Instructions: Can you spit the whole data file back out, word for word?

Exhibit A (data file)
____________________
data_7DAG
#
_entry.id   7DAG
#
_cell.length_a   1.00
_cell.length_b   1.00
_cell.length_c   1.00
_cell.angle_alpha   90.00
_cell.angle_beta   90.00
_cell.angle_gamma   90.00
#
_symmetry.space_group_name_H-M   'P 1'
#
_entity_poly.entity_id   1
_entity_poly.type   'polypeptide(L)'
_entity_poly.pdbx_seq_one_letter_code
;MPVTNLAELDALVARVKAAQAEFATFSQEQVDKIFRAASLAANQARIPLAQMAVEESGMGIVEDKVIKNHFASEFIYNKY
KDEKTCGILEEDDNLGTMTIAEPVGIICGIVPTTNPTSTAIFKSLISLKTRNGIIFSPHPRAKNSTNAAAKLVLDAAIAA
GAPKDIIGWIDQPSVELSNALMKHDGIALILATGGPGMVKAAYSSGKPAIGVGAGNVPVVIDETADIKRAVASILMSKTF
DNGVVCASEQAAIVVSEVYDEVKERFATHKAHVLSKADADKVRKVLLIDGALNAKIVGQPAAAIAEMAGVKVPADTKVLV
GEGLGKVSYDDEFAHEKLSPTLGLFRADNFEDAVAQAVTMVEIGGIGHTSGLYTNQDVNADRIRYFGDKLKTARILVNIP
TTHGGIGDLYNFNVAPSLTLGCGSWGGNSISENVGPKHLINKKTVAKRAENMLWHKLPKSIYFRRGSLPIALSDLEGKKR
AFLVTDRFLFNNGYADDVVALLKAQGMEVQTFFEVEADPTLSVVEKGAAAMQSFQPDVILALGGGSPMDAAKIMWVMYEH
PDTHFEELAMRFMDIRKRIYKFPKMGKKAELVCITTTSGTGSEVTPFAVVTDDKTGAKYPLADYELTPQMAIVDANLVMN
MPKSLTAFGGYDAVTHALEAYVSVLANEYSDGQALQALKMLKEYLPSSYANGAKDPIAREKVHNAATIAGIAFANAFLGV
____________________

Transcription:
data_7DAG
#
_entry.id   7DAG
#
_cell.length_a   1.00
_cell.length_b   1.00
_cell.length_c   1.00
_cell.angle_alpha   90.00
_cell.angle_beta   90.00
_cell.angle_gamma   90.00
#
_symmetry.space_group_name_H-M   'P 1'
#
_entity_poly.entity_id   1
_entity_poly.type   'polypeptide(L)'
_entity_poly.pdbx_seq_one_letter_code
;MPVTNLAELDALVARVKAAQAEFATFSQEQVDKIFRAASLAANQARIPLAQMAVEESGMGIVEDKVIKNHFASEFIYNKY
KDEKTCGILEEDDNLGTMTIAEPVGIICGIVPTTNPTSTAIFKSLISLKTRNGIIFSPHPRAKNSTNAAAKLVLDAAIAA
GAPKDIIGWIDQPSVELSNALMKHDGIALILATGGPGMVKAAYSSGKPAIGVGAGNVPVVIDETADIKRAVASILMSKTF
DNGVVCASEQAAIVVSEVYDEVKERFATHKAHVLSKADADKVRKVLLIDGALNAKIVGQPAAAIAEMAGVKVPADTKVLV
GEGLGKVSYDDEFAHEKLSPTLGLFRADNFEDAVAQAVTMVEIGGIGHTSGLYTNQDVNADRIRYFGDKLKTARILVNIP
TTHGGIGDLYNFNVAPSLTLGCGSWGGNSISENVGPKHLINKKTVAKRAENMLWHKLPKSIYFRRGSLPIALSDLEGKKR
AFLVTDRFLFNNGYADDVVALLKAQGMEVQTFFEVEADPTLSVVEKGAAAMQSFQPDVILALGGGSPMDAAKIMWVMYEH
PDTHFEELAMRFMDIRKRIYKFPKMGKKAELVCITTTSGTGSEVTPFAVVTDDKTGAKYPLADYELTPQMAIVDANLVMN
MPKSLTAFGGYDAVTHALEAYVSVLANEYSDGQALQALKMLKEYLPSSYANGAKDPIAREKVHNAATIAGIAFANAFLGV